Bryant and his team conducted a systematic review of seven randomized controlled trials that included a total of 2,582 patients. These trials demonstrated that pre-biopsy MR combined with targeted biopsy may improve the detection of clinically significant prostate cancer and reduce biopsy costs per procedure.
In a conventional ultrasound-guided needle biopsy, the procedures are performed without any specific pre-biopsy imaging. According to Bryant, this approach focused on an area where only 70 percent of all prostate cancers develop, which could lead to undertreatment.
When asked about the cost of pre-biopsy MR, Bryant explained that the cost “has been falling in recent years and as this imaging becomes more widespread in a larger number of centers across the world, the cost per scan is likely to drop still further.”
Furthermore, the cost of the MR imaging may be offset by savings that come from fewer biopsy procedures and a reduction in the detection of low-risk low-volume prostate cancer. Many of those men may avoid undergoing a biopsy if their multi-parametric MR shows no cause for concern.
But for those that do undergo a biopsy, MR may also be a vital asset for guidance purposes. A University of California, Los Angeles (UCLA) study from June 2019 found that combining MR and ultrasound to guide prostate cancer biopsies may detect up to 33 percent more tumors.
Ultrasound shows the location of the tumors in the prostate gland and MR can locate specific lesions enabling physicians to only biopsy tissue samples from those areas.
For the study, the UCLA researchers had 300 men undergo MR exams, and prostate lesions were detected in 248 of them. However, after the remaining 52 men underwent ultrasound biopsies, it was revealed that 15 percent of them had cancer.
This shows that while MR is useful, it cannot be the only modality used. The researchers concluded that patients should receive an MR exam before the biopsy, but that if no cancer is found in men at high risk then they should still receive an ultrasound biopsy.
The value of 7T MR
7 Tesla MR is undoubtedly a very powerful MR machine, but research is needed to figure out where it shines the most. A couple of studies published in mid-2019 suggest that 7T might be valuable for evaluating MS progression.
Researchers at the Athinoula A. Martinos Center for Biomedical Imaging at Massachusetts General Hospital are finding that 7T MR allows them to better see cortical lesions in the gray matter of the brain’s outer layer. According to them, that is a strong predictor of the degree of neurological disability among MS patients.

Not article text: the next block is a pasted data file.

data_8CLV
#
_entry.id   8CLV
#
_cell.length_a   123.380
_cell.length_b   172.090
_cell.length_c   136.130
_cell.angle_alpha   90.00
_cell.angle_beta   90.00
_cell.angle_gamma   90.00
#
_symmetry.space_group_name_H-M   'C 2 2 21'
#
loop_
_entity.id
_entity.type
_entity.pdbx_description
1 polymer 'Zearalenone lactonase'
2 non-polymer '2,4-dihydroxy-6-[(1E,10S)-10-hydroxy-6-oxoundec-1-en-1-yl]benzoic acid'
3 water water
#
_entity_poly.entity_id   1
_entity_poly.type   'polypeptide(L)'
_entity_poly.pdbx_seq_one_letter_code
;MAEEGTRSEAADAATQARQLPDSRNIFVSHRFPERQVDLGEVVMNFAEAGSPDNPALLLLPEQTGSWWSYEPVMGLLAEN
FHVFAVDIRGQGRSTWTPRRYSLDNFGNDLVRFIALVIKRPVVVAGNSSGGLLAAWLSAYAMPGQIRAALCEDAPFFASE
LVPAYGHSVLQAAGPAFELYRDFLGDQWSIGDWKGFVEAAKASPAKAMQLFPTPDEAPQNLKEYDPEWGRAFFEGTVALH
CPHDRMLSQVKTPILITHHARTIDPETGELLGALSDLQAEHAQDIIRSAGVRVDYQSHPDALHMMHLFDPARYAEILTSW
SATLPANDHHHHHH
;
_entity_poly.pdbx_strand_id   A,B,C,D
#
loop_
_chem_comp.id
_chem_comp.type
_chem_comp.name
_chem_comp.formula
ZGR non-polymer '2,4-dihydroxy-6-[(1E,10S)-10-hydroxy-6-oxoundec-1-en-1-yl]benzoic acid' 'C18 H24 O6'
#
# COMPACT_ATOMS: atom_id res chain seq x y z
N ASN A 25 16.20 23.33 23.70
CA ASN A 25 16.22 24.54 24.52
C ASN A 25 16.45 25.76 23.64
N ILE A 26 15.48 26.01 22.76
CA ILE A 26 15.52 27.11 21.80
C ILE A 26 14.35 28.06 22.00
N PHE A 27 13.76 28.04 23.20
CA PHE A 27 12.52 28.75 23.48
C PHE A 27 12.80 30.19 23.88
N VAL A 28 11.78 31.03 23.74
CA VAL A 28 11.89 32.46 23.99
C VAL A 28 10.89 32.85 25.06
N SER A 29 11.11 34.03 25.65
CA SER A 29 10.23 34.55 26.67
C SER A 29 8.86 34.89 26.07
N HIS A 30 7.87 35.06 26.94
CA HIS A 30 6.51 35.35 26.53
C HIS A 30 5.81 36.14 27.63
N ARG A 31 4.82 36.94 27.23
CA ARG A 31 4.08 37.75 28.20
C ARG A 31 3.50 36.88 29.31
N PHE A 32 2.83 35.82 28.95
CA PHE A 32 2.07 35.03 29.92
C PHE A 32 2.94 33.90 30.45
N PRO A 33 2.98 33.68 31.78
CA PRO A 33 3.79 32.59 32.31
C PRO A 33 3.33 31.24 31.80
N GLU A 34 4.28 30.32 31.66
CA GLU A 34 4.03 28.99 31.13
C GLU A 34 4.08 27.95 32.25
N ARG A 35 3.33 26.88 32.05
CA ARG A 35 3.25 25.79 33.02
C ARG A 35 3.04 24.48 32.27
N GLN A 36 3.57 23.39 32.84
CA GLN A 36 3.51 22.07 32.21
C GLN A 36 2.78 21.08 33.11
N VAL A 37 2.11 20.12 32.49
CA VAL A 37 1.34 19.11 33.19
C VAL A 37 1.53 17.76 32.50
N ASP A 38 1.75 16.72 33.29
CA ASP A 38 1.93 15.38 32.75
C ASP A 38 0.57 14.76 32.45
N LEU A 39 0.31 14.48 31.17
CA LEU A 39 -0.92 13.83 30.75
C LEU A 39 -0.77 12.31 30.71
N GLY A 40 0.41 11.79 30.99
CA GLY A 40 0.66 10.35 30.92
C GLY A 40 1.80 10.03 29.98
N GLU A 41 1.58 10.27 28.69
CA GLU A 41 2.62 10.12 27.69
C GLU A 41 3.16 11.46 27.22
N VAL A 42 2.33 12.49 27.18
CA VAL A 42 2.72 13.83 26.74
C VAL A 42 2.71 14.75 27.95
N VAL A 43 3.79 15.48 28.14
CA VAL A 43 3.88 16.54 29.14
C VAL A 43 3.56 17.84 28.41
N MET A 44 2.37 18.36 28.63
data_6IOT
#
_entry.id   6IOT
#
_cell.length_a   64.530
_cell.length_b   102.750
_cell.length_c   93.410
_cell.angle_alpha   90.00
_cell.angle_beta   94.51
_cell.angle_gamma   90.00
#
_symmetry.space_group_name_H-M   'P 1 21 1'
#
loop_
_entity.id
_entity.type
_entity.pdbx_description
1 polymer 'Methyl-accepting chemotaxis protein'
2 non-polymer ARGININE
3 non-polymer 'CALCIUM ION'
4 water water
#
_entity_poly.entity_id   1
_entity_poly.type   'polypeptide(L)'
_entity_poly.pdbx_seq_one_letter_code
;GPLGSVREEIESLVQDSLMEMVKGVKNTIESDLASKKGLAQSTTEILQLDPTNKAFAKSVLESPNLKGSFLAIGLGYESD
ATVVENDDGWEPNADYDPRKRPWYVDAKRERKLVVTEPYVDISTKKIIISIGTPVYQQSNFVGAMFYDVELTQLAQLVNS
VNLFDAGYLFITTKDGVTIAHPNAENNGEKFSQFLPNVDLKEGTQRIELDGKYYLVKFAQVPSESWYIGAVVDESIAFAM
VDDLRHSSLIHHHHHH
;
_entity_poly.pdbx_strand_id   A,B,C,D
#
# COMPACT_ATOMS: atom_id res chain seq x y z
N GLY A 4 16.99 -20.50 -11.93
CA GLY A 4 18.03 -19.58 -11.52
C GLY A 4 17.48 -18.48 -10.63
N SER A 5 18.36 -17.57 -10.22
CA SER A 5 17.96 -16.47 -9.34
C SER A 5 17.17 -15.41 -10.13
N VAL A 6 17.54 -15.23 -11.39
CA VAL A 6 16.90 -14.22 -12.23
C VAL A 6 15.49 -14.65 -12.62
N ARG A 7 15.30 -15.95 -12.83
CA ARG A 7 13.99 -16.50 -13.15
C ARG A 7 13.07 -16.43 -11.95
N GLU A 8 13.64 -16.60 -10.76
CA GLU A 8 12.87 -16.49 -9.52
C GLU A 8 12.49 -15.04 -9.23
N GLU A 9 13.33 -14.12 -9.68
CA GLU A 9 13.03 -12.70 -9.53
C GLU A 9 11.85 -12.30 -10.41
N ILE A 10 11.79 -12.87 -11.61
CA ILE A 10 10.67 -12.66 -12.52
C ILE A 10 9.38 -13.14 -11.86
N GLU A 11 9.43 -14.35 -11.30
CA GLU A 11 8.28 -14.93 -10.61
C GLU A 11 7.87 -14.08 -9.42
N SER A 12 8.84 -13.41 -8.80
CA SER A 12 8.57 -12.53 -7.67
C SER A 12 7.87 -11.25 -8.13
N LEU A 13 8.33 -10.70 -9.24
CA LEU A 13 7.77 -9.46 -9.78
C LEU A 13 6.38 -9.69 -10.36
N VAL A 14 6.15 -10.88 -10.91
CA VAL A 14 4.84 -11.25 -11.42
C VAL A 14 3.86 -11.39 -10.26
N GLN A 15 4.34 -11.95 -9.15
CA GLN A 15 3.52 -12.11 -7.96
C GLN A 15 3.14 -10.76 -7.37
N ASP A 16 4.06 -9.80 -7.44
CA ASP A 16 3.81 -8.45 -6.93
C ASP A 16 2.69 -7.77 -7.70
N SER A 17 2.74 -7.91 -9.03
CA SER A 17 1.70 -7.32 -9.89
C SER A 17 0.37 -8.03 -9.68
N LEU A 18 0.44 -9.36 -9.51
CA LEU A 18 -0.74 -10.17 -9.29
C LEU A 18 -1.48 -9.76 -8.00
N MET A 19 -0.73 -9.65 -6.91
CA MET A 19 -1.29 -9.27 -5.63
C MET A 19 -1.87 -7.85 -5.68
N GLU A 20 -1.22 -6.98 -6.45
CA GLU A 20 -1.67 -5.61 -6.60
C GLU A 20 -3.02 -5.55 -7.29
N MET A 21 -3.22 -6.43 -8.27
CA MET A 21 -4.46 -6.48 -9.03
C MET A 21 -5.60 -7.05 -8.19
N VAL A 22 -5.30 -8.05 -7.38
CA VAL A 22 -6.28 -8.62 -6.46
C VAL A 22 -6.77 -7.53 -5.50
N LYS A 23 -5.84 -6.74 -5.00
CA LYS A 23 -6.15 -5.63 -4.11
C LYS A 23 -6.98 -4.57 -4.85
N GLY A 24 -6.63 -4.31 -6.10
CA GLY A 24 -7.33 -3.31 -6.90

Axial 7T T2-weighted images show examples of leukocortical lesions (white arrows) and intracortical lesions (black arrows) along with juxtacortical and periventricular white matter lesions in different patients with MS. Credit: Radiological Society of North America
“The 7T is a robust and powerful machine, with unprecedented capabilities and there is no doubt that, for certain aspects of the disease, especially for assessing lesions in the cortex, it would be the ideal imaging modality in clinic,” said Dr. Caterina Mainero, director of MS research at the center.
White matter lesions have traditionally been the basis of measuring the profession of disability in MS patients, but 7T revealed that the gray matter is a more reliable predictor. Because of that, the researchers are advocating for cortical lesions assessments to become a staple when evaluating MS progression.
The National Institutes of Health (NIH) has also been looking into the use of 7T MR for evaluating MS. They found that MR can detect a severe type of MS based on the presence of dark-rimmed marks called chronic active lesions.
These lesions are invisible on standard MR scans with gadolinium so they have been neglected by radiologists and neurologists for a long time. But in the last decade, research groups have worked hard to change that.
“Here, in our paper, we clearly show that chronic inflammation is relevant to disability accumulation and not completely targeted by current approved treatments for MS,” said Dr. Martina Absinta, post-doctoral fellow who lead these studies while working at the NIH's National Institute of Neurological Disorders and Stroke. “As direct consequence, we now think that new approaches and new treatment trials are needed to limit this type of brain inflammation in MS.”
The one caveat is that 7T MR is rather expensive for large-scale deployment. Also, there needs to be further standardization and optimization of protocols so that wider clinical use can become a possibility.
“Several of the fundamental components, especially the magnet itself, are simply more expensive than at lower field strengths,” said Mainero. “The question is how much the cost of these components will decrease over time, and how much their costs contribute to overall scanner costs.”
She added that this will depend largely on novel technological developments as well as market demand. Currently, Siemens Healthineers offers the only FDA-approved 7T MR scanner, but the cost will likely drop if more companies enter the market.
“If there is clinical demand for 7T magnets and the number of units ordered goes up, that will no doubt allow Siemens to bring costs down,” said Mainero. “Competition from other vendors also will help with that.”